Free Tree Scheme



Our Free Tree scheme is run in partnership with the National Forest Company, and the neighbouring authorities of North West Leicestershire District Council and East Staffordshire Borough Council

As in previous years, you can apply for two trees per household, or 10 if you are applying on behalf of a school or community group. You can apply until Monday, October 28, 5pm.  

This year’s species are cherry plum, hazel, crab apple and holly.

Your household or community group must be based within the District of South Derbyshire. Check out the links to other District pages if you live in North West Leicestershire or East Staffordshire.

All the trees are two years old and approximately 30-60cms (up to two feet) high. We also supply information on how to plant and to look after them. Information can be downloaded here (pdf, 338kb).

Our ‘giveaway’ dates are Thursday, November 28 at Rosliston Forestry Centre and Saturday, November 30 on the Delph, Swadlincote from 10am – 2pm on both days. You can choose whichever you prefer.

Trees will be available on these dates ONLY, so please check you are available on one of those dates or find someone to collect on your behalf before you apply.

Share your pictures

We have been running the Free Tree Scheme for many years and love to see any photographs of trees you have planted.

Upload them to our Environmental Education Project Facebook page or tweet them to @RoslistonEnvEd.

What's on offer?

Cherry Plum

CHERRY PLUM   Prunus cerasifera

The cherry plum is one of the first trees to flower, in mid-February. The flowers are white, with five petals. The fruit is 2-3 cm in diameter and yellow or red, reaching maturity from mid-August to mid-September. It may be eaten fresh in some forms: some say it is sweet but others argue that it is sour! It is excellent for jam making.

It produces root suckers so may become a ‘thicket’ of trees rather than a single tree (a bit like lilac). Young trees are often used as understocks (a root on to which another plant is grafted) for domestic plums.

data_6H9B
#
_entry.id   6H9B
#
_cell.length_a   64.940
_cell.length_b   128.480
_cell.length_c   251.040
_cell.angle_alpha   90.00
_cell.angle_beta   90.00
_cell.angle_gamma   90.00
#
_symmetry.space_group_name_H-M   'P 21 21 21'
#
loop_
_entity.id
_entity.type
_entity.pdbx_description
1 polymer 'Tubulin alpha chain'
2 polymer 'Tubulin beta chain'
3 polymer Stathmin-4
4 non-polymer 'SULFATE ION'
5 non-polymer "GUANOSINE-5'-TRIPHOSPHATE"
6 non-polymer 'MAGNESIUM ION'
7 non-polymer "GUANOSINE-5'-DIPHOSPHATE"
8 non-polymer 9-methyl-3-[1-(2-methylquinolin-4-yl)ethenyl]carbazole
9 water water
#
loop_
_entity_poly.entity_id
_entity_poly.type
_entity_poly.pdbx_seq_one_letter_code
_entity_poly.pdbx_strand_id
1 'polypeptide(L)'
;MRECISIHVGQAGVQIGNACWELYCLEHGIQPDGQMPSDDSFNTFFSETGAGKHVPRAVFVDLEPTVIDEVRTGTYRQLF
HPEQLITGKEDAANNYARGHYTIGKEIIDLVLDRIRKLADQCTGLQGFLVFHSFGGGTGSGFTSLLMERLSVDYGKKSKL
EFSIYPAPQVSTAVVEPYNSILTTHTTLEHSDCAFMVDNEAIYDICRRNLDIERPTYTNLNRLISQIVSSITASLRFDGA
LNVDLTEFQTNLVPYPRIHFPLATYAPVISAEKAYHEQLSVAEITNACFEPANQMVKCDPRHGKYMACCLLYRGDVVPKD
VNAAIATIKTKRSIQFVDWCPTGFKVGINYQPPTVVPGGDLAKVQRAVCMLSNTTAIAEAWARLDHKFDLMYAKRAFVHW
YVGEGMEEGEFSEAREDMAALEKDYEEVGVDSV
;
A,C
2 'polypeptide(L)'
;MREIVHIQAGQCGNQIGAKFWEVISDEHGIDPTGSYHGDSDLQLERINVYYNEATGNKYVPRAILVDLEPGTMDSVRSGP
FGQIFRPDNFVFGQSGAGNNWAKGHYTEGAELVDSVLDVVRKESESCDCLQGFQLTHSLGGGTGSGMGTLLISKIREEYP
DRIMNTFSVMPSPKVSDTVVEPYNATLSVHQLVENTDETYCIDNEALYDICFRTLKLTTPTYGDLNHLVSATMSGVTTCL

HAZEL  Corylus avellana

 A small, fast-growing, native, deciduous tree, that will grow to around 6 metres tall. It has edible nuts in autumn and bright yellow lambs tail catkins in February which provide essential early pollen for bees. A hazel tree can be coppiced to produce straight stakes for hedge laying, runner bean poles etc, but also makes a lovely small tree if left to grow. 



HOLLY  Ilex aquifolium

A medium to large evergreen tree that can reach 20m, but takes many years to grow. The holly is an attractive garden tree which can be trimmed to a neat dome shape if you wish. Trees are either male or female – with berries appearing in the autumn on the female trees (but only if they have been pollinated by a male tree growing nearby). We can’t tell whether your young trees are male or female.


Crab Apple
Crab Apple

CRAB APPLE  Malus sylvestris

The crab apple is a beautiful medium-sized deciduous tree that grows to a height of around 5m. White flowers open in clusters during April- May, followed by small hard edible fruits during autumn. The apples are too sour to eat raw, but they can be made into jelly or added to other fruit when jam-making to improve the ‘set’. It is a good tree for wildlife, as bees and other insects visit the flowers and birds and small mammals will eat the fruit.

Source for information and images: Cheviot Trees, Woodgrow Horticulture Limited, the Woodland Trust and other advisory websites